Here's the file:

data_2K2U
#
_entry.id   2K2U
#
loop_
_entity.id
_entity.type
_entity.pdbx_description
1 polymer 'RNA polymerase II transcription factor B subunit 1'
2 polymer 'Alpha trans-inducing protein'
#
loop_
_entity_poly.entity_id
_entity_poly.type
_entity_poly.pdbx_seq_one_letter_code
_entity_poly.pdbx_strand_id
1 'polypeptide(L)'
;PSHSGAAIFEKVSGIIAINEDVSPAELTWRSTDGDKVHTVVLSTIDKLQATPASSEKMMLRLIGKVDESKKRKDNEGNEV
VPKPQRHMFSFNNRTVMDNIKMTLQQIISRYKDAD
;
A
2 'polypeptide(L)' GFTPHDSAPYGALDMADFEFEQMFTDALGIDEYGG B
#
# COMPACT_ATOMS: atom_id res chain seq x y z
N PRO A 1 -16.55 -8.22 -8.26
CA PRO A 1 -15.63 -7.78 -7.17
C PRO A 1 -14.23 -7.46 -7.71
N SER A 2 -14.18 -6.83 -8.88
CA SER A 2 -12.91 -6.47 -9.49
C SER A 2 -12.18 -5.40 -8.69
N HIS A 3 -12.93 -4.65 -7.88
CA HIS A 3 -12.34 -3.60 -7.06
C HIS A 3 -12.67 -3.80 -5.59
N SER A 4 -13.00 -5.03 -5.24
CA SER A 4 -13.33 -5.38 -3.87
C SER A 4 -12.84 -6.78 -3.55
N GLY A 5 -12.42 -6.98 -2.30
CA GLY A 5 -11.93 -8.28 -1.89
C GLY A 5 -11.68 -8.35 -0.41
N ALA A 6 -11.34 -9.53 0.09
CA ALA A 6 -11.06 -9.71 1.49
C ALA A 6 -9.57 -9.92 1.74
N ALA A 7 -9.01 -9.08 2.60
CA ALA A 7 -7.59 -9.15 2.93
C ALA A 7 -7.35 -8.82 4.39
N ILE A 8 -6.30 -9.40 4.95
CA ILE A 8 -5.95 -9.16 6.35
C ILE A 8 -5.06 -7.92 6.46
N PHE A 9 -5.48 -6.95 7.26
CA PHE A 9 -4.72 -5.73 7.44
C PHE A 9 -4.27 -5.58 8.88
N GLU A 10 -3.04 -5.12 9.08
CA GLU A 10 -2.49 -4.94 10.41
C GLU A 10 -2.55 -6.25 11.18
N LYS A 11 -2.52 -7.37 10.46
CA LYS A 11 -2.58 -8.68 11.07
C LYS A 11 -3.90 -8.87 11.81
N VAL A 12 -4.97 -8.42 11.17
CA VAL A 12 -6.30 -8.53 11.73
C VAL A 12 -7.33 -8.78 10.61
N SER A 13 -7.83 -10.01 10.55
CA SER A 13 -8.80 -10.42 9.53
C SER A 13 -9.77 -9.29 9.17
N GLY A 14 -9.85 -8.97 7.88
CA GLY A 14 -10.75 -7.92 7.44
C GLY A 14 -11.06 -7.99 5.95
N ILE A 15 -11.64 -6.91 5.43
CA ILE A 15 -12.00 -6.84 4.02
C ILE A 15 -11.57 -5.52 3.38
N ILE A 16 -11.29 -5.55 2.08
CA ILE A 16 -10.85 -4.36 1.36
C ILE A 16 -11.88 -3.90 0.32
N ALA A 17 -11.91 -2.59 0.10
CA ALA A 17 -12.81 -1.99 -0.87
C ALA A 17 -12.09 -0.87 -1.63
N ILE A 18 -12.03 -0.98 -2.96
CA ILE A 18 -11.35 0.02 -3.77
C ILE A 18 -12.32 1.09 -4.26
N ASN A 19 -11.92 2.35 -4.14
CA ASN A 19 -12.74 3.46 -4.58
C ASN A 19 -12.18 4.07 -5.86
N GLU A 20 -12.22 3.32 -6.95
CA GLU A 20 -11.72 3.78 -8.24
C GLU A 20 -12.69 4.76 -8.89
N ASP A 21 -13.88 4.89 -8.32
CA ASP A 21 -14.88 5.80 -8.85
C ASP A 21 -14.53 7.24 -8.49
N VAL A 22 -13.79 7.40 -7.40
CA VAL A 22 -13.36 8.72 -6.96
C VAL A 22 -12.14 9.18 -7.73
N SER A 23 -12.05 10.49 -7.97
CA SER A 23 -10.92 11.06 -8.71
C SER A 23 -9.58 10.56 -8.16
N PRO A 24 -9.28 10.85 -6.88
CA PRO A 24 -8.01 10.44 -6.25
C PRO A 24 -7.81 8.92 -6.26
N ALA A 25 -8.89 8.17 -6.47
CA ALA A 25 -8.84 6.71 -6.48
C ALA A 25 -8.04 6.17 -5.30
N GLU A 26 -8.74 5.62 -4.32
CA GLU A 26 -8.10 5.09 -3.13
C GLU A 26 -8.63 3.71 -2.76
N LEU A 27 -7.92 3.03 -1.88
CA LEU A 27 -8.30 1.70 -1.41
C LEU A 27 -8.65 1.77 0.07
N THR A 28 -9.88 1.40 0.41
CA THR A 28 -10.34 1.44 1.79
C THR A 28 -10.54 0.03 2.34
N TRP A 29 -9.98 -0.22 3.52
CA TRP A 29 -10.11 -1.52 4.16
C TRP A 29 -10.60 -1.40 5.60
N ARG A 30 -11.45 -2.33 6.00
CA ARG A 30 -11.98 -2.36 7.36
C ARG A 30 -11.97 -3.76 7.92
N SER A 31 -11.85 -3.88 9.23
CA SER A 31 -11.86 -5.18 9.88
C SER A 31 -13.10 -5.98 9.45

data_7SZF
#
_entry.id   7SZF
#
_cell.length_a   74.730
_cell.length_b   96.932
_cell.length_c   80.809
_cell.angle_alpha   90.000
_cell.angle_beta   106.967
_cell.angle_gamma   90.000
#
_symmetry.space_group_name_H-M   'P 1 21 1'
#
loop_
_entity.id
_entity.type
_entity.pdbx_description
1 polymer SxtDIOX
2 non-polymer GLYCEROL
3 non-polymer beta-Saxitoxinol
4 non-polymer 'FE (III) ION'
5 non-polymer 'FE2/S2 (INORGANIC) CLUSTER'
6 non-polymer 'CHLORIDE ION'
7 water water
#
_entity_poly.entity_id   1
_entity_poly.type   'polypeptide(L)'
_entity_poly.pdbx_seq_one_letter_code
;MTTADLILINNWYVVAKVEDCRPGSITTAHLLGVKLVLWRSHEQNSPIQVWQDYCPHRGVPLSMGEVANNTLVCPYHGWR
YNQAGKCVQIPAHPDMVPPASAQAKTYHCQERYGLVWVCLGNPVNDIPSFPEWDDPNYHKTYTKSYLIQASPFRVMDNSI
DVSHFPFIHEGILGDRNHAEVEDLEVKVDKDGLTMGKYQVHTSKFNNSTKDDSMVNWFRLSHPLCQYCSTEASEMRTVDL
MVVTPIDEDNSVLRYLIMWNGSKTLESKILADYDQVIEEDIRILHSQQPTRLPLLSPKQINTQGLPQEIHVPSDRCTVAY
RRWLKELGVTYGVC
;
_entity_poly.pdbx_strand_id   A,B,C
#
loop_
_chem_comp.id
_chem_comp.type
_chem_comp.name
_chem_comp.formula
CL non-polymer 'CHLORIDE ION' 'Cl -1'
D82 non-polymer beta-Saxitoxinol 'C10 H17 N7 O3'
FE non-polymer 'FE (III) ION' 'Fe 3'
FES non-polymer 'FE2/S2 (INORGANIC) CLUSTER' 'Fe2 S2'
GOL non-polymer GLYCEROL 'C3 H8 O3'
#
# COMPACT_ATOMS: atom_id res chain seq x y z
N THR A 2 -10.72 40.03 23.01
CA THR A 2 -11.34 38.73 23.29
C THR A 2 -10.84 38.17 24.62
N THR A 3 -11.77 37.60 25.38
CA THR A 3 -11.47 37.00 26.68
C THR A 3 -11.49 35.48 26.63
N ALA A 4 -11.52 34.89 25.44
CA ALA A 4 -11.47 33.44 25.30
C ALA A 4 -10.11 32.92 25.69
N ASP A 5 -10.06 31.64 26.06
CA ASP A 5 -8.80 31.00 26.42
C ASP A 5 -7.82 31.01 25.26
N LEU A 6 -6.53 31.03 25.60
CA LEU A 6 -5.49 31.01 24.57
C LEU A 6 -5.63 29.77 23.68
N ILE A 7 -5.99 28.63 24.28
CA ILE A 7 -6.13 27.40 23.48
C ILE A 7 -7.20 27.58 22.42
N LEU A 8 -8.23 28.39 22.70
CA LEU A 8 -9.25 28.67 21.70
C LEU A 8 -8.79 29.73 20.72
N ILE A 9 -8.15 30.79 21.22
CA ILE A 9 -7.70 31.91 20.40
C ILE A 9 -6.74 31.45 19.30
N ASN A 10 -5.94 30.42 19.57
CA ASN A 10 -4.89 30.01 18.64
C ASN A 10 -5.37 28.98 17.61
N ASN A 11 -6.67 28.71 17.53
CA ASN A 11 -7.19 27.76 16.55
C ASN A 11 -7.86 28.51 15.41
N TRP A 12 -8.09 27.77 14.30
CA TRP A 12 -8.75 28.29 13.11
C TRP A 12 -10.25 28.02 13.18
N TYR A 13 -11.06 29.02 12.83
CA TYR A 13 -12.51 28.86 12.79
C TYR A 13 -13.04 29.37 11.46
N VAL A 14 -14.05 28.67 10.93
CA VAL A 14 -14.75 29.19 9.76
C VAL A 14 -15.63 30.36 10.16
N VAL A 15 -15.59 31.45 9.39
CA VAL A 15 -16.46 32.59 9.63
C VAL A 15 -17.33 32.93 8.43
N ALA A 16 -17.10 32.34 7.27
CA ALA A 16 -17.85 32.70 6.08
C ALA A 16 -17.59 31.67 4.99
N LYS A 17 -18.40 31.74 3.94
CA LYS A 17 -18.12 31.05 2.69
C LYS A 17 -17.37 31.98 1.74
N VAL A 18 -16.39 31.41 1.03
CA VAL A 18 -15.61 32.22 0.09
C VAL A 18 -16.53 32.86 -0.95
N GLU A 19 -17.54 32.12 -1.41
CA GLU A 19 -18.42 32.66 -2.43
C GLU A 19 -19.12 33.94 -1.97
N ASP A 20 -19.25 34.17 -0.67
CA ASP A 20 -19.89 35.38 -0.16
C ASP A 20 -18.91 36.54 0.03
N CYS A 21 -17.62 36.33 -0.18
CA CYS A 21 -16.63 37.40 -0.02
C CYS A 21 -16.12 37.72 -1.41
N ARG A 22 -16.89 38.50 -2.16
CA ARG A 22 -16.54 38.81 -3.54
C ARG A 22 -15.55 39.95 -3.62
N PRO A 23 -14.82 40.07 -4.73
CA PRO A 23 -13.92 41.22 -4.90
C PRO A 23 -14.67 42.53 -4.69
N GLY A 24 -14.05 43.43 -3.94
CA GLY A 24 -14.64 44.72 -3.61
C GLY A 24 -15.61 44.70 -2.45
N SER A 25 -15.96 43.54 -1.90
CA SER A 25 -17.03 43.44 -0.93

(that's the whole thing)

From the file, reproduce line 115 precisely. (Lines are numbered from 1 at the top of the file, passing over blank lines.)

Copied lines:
N SER A 31 -11.85 -3.88 9.23